Using a mobile phone can change your life, if used while driving! Research from the RSA shows that 1 in 10 motorists admit to regularly texting while driving. The survey also reveals that 9% of motorists regularly check mobile apps while driving.
Texting, using social media, or messaging increases the risk substantially. Drivers spend up to 400% more time with their eyes off the road.
Motorists are being asked to put away their mobile phone when driving. When a driver becomes distracted from driving, it increases the likelihood of a collision, which may result in someone being injured or killed in the collision.
Declan Keogh, Road Safety, Cycling and Sustainable Transport Officer at Kildare County Council says people need to realise the potential danger and impact when they take their eyes off the road. “Many people don’t see the danger when they take their eyes off the road, quite literally. A car travelling at just 50 km/h will reach 14 metres in just one second. Can you imagine what could happen in that split second if you are in a built-up area or if a person stepped out in front of you for instance. There’s no chance of avoiding impact, and there’s little chance of anyone escaping uninjured.”
“We are asking motorists to keep their hands off the phone, eyes on the road and their mind on driving” he said.
Eight people died on the roads and 58 people were seriously injured over May Bank Holiday weekends between 2016-2020. This year so far, a total of 40 people died on Irish roads, 13 less than the same period in 2020.
Minister of State at the Department of Transport, Ms. Hildegarde Naughton said: “In today’s world, mobile phones demand more and more of our attention. International research has shown that the risk of a collision when using a handheld mobile phone is four times higher. Despite the warnings, the threat of penalty points, the constant reminders of the dangers, some people are still refusing to heed the message. With the loosening of travel restrictions and the opening of outdoor sports facilities and visitor attractions, more people will be on the road this Bank Holiday Weekend. Many of whom will still be getting used to being behind the wheel of a car again. The message is simple, put the phone away while driving and take extra care on the roads this May Bank Holiday weekend.”
Mr Sam Waide, Chief Executive, Road Safety Authority said: “If you take your eyes off the road for just one second, a car moving at 50km/h will travel 14 metres - that’s approximately four car lengths. That is 14 metres where a driver is not paying attention to the road. Taking a call, sending a text or checking your apps while driving is dangerous behaviour which could result in catastrophic consequences for you or some other road user. So put the phone away, it is not worth the risk. Nothing is that urgent that it cannot wait until you are safely parked up. If you know someone is driving, avoid phoning them, it can wait until later. With the Bank Holiday approaching we are asking motorists to get into the habit of putting your phone away before setting off on a journey – either turn your mobile phone off, switch it to airplane mode, put it on silent or simply put it out of sight.”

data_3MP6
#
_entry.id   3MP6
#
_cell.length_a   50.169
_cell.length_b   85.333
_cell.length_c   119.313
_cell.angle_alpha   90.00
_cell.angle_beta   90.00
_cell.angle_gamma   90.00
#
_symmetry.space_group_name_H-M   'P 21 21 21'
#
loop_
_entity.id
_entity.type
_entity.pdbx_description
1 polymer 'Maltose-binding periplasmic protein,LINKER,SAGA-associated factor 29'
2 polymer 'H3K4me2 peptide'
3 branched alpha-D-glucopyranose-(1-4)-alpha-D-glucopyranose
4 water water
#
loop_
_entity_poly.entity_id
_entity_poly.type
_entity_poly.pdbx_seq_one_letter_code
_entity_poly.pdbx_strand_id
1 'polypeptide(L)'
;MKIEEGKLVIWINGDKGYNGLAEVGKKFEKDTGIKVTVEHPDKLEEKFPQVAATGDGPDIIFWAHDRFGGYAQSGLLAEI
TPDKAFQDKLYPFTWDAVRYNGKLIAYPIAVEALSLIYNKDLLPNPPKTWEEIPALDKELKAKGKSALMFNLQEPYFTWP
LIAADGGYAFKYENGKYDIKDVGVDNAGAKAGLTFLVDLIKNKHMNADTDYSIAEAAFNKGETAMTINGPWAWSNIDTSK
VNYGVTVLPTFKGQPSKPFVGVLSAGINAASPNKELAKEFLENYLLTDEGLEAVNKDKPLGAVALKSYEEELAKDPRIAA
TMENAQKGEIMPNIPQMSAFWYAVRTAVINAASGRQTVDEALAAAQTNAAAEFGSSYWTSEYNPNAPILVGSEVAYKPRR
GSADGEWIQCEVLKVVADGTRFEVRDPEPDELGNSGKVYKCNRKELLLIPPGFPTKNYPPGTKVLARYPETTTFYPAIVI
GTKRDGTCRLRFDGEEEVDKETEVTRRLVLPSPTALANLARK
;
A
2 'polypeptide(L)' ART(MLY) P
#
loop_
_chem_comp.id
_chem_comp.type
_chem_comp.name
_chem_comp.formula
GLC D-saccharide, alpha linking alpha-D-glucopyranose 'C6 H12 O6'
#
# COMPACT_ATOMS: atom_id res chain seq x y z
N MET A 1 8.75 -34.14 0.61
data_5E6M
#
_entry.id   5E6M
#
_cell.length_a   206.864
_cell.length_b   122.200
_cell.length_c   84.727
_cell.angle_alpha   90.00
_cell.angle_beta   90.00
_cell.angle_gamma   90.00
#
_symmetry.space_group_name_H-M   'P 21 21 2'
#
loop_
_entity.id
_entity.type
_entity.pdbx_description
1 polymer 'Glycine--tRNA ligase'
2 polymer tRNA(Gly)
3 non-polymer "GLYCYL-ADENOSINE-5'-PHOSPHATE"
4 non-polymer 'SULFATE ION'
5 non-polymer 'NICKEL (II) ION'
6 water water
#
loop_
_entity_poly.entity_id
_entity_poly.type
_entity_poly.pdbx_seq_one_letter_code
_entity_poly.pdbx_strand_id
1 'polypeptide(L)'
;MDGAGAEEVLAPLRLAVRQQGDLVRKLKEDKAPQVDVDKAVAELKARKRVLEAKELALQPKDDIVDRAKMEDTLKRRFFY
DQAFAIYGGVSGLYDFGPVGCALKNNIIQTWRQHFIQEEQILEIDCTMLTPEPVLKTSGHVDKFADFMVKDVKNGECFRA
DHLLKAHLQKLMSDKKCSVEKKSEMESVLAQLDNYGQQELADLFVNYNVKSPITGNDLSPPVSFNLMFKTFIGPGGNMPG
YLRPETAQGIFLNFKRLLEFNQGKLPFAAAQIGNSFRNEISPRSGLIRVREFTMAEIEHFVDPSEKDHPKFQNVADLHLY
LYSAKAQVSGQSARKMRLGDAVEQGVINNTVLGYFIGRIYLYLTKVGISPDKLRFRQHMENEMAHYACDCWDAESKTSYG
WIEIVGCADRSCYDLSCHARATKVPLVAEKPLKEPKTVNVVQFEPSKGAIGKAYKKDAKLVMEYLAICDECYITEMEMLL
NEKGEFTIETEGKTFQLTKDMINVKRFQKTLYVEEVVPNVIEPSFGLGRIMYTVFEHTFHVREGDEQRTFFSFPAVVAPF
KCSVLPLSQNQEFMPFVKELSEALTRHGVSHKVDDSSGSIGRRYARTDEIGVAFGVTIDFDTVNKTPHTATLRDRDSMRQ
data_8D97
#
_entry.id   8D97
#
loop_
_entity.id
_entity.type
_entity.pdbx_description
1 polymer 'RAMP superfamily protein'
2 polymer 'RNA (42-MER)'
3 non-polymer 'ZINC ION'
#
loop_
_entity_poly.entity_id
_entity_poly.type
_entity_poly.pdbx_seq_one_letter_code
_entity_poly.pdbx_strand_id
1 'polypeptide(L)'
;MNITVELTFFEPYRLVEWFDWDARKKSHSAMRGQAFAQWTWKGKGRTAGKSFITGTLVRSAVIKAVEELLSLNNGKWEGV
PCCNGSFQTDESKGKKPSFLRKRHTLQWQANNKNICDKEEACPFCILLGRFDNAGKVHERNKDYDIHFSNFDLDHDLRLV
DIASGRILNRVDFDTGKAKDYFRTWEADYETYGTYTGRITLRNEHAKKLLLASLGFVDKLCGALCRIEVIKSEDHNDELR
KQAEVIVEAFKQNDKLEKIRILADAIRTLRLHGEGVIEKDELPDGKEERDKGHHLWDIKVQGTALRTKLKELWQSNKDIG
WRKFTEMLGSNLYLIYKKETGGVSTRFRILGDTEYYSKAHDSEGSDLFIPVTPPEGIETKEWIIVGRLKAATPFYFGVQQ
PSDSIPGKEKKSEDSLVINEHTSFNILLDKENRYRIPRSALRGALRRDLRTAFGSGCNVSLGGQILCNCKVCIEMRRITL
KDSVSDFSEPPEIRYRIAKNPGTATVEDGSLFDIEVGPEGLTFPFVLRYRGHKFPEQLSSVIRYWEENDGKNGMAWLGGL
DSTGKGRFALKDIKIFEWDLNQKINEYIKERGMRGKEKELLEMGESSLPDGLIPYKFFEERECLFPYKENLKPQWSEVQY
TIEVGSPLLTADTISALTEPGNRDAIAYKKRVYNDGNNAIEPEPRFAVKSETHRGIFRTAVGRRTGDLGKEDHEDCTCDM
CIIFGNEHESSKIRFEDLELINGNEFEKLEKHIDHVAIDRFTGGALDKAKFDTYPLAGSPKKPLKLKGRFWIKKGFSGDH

Inspector Ian O’Callaghan, Cork West Divisional Roads Policing Unit, said: “Any interaction with a mobile phone while driving is dangerous behaviour that affects your ability to drive safely and puts the user and others at risk. Last year, An Garda Síochána issued 24,474 Fixed Charged Notices to drivers for using a mobile phone while driving. If you are detected driving with a phone in your hand, or cradled in the crook of your neck, you face a fixed charged notice of €60 and 3 penalty points on your driving licence. If you accumulate 12 penalty points (7 for novice and learner drivers) you will be disqualified from driving for 6 months. If you choose not to pay the fixed charge and are then subsequently convicted in court, you’ll face five penalty points and a fine of up to €2,000. The message here is simple – when you’re behind the wheel of a car, your only focus should be your driving, and certainly not your mobile phone.”